Premenstrual Syndrome and Its Historical Perspective

Muzafar D.A. Bhat, Rabia Malik


The reproductive years of many women are punctuated with distressing premenstrual symptoms that can disrupt their quality of life and relationships. Premenstrual Syndrome is a set of physical, emotional and behavioural symptoms that start during the week preceding menstruation and are alleviated when the menstrual flow begins. Its aetiology is yet not known, their prevalence varies widely across different cultural groups, and they appear to respond to placebos as effectively as to active preparations.  Epidemiological surveys have estimated that the frequency of PMS symptoms is about 80-90% with impairment of functioning. In 1953 the term Premenstrual Tension was coined, thereby commencing an extensive biomedical inquiry into the relationship between women's menstrual cycle and the occurrence of its symptoms. This paper describes the development of the concept of premenstrual syndrome (PMS) through centuries.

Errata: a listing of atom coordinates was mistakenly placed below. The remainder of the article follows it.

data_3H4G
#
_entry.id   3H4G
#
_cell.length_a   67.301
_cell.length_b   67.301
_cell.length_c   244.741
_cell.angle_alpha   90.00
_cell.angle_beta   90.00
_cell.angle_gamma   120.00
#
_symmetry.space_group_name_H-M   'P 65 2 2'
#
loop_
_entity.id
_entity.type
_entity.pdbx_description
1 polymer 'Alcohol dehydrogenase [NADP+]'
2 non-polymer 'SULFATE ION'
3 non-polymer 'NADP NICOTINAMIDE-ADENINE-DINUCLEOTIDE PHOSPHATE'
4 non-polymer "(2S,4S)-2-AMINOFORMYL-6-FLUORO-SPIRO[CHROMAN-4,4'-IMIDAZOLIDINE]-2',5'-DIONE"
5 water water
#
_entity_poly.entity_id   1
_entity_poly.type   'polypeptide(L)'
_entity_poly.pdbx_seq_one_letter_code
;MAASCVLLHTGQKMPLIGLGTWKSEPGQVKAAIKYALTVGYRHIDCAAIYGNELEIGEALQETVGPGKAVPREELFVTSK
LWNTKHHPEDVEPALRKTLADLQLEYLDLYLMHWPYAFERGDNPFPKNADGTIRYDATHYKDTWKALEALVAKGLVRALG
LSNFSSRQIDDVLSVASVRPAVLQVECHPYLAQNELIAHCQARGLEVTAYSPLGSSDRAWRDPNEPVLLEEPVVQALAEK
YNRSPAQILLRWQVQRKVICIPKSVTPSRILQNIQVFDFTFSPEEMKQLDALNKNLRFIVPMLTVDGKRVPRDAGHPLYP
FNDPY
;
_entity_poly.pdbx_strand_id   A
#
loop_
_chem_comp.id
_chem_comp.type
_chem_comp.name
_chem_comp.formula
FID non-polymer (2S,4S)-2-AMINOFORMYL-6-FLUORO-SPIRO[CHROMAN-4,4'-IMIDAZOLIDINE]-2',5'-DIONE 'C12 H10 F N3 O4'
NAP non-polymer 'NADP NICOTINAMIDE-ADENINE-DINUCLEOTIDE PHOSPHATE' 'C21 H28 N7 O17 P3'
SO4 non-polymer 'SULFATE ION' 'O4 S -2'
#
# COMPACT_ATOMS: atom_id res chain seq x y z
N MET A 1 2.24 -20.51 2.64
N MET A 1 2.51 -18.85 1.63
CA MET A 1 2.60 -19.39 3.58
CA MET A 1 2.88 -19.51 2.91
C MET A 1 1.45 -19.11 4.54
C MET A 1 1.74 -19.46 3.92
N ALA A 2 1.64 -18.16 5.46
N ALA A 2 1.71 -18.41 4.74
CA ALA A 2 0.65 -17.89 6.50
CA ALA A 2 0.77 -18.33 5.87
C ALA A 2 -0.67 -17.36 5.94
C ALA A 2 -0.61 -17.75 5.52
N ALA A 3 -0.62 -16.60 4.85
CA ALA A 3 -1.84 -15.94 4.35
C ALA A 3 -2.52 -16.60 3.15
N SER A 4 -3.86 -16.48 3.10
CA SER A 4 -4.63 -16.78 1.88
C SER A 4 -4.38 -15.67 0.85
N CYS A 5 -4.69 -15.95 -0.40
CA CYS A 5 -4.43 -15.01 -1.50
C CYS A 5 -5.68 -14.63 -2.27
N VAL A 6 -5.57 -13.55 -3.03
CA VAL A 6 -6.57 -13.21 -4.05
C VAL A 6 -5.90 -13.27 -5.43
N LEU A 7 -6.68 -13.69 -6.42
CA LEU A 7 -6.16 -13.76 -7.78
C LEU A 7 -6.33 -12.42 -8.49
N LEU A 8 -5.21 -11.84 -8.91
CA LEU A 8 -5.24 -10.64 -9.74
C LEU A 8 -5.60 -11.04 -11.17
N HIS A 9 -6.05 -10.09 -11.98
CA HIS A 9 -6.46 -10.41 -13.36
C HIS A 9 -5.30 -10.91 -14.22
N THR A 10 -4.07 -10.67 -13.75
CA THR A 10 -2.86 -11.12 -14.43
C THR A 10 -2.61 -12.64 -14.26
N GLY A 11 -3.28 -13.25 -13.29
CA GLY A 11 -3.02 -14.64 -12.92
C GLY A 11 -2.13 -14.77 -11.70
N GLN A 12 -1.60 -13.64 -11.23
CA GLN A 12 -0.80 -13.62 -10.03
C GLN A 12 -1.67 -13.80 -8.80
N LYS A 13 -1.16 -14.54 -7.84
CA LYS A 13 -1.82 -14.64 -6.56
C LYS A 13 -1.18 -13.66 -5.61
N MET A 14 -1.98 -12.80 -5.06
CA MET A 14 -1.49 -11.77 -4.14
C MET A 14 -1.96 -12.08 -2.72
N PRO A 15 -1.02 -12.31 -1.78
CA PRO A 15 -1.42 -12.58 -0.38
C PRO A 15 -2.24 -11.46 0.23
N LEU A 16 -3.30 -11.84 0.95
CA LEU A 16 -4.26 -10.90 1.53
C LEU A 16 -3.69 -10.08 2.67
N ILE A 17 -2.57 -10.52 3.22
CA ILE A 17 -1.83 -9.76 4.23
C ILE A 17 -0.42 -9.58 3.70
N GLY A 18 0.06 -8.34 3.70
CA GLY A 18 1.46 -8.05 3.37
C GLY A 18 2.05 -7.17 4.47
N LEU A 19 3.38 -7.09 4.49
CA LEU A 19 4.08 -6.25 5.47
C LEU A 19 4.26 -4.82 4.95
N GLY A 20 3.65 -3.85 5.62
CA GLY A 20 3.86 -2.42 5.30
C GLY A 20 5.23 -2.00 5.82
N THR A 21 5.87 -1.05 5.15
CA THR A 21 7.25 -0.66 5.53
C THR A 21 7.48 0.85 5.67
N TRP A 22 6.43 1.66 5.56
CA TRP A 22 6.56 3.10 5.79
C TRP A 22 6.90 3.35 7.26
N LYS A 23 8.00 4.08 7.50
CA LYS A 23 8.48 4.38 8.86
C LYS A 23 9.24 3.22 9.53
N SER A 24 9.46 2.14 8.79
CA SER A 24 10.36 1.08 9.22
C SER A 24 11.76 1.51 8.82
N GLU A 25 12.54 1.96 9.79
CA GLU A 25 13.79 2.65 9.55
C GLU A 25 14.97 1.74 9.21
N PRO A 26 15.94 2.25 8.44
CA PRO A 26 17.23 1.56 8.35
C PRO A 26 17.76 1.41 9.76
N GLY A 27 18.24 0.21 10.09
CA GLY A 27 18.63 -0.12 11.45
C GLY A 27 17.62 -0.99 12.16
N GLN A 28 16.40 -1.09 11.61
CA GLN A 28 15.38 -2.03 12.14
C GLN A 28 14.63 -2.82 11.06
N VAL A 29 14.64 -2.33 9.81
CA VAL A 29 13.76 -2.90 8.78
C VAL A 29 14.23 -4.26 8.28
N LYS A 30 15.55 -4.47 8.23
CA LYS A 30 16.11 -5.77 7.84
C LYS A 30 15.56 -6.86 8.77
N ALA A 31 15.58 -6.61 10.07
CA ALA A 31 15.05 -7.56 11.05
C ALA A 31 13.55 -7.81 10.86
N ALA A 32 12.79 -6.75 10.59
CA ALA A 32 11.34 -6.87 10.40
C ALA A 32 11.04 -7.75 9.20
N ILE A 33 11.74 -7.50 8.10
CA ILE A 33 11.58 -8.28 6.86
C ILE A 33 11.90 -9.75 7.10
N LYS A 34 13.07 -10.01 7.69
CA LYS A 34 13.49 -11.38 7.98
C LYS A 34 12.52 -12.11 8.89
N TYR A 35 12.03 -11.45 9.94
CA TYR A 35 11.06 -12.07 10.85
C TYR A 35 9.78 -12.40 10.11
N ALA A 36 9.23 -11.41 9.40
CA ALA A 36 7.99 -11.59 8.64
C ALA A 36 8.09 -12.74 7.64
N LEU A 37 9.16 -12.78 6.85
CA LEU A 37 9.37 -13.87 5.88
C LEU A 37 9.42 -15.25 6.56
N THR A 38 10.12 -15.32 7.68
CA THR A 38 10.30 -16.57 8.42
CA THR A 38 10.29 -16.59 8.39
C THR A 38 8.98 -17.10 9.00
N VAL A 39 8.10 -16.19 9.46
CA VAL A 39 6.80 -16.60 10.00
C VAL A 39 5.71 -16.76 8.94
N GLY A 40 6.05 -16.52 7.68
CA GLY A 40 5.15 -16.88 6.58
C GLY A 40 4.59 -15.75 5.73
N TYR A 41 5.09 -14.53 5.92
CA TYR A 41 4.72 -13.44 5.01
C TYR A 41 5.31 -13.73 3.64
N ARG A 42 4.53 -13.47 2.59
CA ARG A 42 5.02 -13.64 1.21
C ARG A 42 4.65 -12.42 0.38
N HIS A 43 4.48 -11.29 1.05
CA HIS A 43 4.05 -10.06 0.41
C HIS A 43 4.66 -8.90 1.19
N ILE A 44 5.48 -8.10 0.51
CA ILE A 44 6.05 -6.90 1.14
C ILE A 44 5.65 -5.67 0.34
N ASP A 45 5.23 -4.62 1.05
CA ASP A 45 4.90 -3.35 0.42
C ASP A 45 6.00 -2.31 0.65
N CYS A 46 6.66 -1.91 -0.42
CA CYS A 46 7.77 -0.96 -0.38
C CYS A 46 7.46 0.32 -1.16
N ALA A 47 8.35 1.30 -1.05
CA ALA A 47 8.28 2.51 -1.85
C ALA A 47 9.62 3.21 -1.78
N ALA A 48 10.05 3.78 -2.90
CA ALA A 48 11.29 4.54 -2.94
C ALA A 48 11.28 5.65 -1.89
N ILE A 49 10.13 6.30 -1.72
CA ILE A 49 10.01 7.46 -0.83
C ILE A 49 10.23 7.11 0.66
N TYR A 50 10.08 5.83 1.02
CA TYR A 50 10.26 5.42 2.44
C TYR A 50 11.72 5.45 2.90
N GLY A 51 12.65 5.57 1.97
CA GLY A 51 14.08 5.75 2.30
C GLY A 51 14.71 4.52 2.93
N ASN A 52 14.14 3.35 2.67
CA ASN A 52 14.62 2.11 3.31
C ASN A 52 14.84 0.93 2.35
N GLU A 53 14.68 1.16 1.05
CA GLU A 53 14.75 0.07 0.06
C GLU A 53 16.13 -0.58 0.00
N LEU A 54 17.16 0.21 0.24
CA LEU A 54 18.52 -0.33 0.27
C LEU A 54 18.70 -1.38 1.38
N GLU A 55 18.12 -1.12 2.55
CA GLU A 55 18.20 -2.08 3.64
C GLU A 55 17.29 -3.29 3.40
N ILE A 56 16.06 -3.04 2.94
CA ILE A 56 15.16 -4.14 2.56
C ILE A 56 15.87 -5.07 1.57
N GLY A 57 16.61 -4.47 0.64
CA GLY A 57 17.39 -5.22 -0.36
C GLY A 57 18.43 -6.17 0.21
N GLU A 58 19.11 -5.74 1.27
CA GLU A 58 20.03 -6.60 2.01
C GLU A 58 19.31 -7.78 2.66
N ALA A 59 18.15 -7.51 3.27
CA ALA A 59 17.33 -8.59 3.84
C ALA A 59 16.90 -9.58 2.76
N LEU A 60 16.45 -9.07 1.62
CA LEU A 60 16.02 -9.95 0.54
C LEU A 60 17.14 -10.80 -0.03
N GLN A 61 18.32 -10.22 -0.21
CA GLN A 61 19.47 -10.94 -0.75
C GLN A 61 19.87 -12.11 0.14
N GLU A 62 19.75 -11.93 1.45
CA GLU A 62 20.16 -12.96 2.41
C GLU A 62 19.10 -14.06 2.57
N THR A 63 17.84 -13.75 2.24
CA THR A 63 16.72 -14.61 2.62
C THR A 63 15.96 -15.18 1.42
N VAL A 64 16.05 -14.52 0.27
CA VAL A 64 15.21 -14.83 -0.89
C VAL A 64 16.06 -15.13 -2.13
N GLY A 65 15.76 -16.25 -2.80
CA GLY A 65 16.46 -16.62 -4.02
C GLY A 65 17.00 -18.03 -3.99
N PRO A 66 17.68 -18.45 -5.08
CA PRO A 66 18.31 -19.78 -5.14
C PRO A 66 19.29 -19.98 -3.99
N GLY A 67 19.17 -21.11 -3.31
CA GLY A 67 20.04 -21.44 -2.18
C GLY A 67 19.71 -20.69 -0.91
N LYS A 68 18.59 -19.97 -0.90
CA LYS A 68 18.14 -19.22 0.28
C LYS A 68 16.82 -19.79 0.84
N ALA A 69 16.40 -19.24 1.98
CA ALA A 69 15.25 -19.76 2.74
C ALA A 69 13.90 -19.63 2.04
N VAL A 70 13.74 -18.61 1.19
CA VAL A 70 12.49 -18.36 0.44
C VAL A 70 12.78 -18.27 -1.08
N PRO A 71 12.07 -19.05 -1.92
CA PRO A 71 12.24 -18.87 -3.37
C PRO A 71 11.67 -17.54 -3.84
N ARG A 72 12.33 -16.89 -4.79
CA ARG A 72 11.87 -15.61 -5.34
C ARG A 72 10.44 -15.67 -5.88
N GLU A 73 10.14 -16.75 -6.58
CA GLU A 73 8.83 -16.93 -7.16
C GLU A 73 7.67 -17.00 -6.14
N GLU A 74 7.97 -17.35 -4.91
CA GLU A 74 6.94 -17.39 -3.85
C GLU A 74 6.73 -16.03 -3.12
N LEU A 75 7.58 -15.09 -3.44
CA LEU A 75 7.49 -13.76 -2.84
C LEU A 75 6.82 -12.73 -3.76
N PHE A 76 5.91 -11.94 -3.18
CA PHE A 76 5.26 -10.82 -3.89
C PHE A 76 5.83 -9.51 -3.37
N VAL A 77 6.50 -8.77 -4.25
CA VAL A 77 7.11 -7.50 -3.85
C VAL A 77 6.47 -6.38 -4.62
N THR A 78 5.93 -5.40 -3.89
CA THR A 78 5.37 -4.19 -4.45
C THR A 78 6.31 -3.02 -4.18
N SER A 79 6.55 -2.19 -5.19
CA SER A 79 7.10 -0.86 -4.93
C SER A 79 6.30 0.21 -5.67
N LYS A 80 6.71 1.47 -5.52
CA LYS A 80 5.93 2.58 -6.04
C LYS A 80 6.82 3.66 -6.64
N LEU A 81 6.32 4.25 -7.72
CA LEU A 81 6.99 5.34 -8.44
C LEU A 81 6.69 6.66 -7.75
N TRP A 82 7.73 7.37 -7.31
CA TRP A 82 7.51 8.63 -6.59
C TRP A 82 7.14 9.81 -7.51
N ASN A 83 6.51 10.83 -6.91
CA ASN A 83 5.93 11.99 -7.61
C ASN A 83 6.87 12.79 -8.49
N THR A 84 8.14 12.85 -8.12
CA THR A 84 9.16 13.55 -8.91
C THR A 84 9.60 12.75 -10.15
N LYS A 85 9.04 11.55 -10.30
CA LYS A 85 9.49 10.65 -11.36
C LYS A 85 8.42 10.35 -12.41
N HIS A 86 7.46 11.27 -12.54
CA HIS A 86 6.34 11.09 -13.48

Premenstrual Dysphoric disorder (PMDD); Premenstrual Syndrome (PMS); Late Luteal Phase Dysphoric Disorder (LLPDD); international classification of diseases (ICD)

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